If one were to list the things that just get better with age, vintage cars would be up there with jewellery and fine wine. The beautiful, functional cars of yesteryears have a strong following among Kiwis, and in fact, the world’s largest collection of British classic cars can be found in New Zealand’s very own British Car Museum in Te Awanga, Hawkes Bay. Here, one can find over 500 classic cars from some of the world’s most beloved brands, including Ford, Jaguar, Bentley, Rolls-Royce, and Austin. The iconic shapes and sizes of classic cars are timeless wonders, even though they may no longer be made.

Be that as it may, there’s no reason for your own vintage car to be relegated to being a museum piece. Some drivers operate under the mistaken assumption that the only way to preserve a vintage car is to leave it in the garage and shield it from the outside world. Contrary to such beliefs, getting the best mileage and the longest service life out of your classic car is a simple matter of caring for its engine, its individual components, and its exterior.

You, too, can preserve your beloved classic car while avoiding costly expenses at the same time. Simply follow these tips to ensure proper care and maintenance!

  1. Get routine check-ups performed on your car. Enlist the help of your local mechanic for advice on adjustments, repairs, or parts replacement to be made on your car. Ask how often you will need to be back at the shop for your car to stay in good health, and be sure to follow your car’s check-up schedule.
  2. Source quality car parts for it. The car may be the vintage type, but that doesn’t mean it should keep running on worn-out or ageing car parts. Preserve your car’s functions by replacing old or damaged components, ideally with NOS or “new old stock” parts. These car parts are original, never-been-used components, which makes them perfect for your vehicle. You can source these from a reputablecar parts and auto parts supplier in NZ.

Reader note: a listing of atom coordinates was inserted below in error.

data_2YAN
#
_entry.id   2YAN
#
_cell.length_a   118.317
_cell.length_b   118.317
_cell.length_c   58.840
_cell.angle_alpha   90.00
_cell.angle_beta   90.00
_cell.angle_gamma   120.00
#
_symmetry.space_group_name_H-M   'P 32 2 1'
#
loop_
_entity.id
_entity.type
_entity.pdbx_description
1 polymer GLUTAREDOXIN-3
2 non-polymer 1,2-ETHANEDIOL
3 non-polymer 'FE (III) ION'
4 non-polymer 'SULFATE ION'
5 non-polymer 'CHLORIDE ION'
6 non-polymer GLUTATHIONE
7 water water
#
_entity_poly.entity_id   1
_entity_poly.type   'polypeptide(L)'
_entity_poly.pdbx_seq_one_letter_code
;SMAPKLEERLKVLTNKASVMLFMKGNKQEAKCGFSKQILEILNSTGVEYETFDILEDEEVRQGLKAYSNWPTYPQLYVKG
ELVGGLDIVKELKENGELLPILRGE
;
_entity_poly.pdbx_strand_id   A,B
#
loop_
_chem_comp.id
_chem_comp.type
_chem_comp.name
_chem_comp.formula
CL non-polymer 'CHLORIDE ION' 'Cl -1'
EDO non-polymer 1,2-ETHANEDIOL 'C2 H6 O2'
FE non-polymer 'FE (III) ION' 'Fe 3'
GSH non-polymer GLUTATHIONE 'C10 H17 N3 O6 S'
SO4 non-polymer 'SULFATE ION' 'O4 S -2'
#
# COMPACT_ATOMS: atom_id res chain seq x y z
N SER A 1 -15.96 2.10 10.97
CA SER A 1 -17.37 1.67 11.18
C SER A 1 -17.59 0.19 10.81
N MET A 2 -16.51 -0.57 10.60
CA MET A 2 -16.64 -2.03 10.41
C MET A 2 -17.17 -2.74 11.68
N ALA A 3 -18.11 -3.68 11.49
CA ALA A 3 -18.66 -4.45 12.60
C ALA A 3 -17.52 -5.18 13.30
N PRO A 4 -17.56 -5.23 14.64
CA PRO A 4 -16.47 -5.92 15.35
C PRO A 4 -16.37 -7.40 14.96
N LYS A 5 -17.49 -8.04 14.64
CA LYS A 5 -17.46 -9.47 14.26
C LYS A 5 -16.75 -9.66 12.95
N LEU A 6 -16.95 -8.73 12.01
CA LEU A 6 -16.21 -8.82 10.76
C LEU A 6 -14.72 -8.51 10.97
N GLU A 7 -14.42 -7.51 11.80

3. Change the car’s oil and oil filter regularly. Many of the world’s older cars were built to have superior and long-lasting engines. You can honour this workmanship by lubricating your engine regularly with new oil. Switching the oil, as well as the oil filter, will safeguard the engine from damage—and your wallet from hefty engine repair expenses!
  4. Maintain the car’s brakes. You’ll want your vintage car to look and sound as dignified as it did when it first plied the roads of old. As such, you should make it a point to properly maintain your car’s brakes as well. This will also help you avoid embarrassing and unpleasant screeching, as well as any risks associated with failed brakes. Pump them when you hear an off-putting noise, and replace the brake fluid regularly in order to avoid brake failure.

  5. Pay attention to the car’s tyres. Check your vintage car’s tyre pressure at least once a month, rotate the tyres if recommended by the car manufacturer and by your mechanic, and keep spares that match the fitments of the ones already equipped in your vehicle. Keeping these best practices in mind should keep those wheels and tyres rolling!

  6. Wash and wax to keep your car in pristine condition. The older a car gets, the greater its risk of permanent damage from the elements. Postpone the deterioration of your car’s appearance by being extra careful with it, even in the case of simple build-ups of dust, grime, or animal droppings. Make time for a regular hand-wash, as well as for applying a coating of wax every three months or so.

  7. Invest in a car cover. If you don’t anticipate taking your car outside for more than a few days, park it in your garage, and shield it with its own car cover. This should add an extra layer of protection from rusting due to exposure to the elements, or scratches and dents due to exposure to abrasive materials.

Lastly, don’t forget to take your vintage car out for regular drives. There’s probably no better way to stay attuned to the health of your car than by using it the way it was meant to be used. And if your car is in good working condition, there’s no reason to treat it as if it were a collectible on a glass shelf—buckle your seatbelt, put the keys in the ignition, and drive your classic car as if it were brand-new!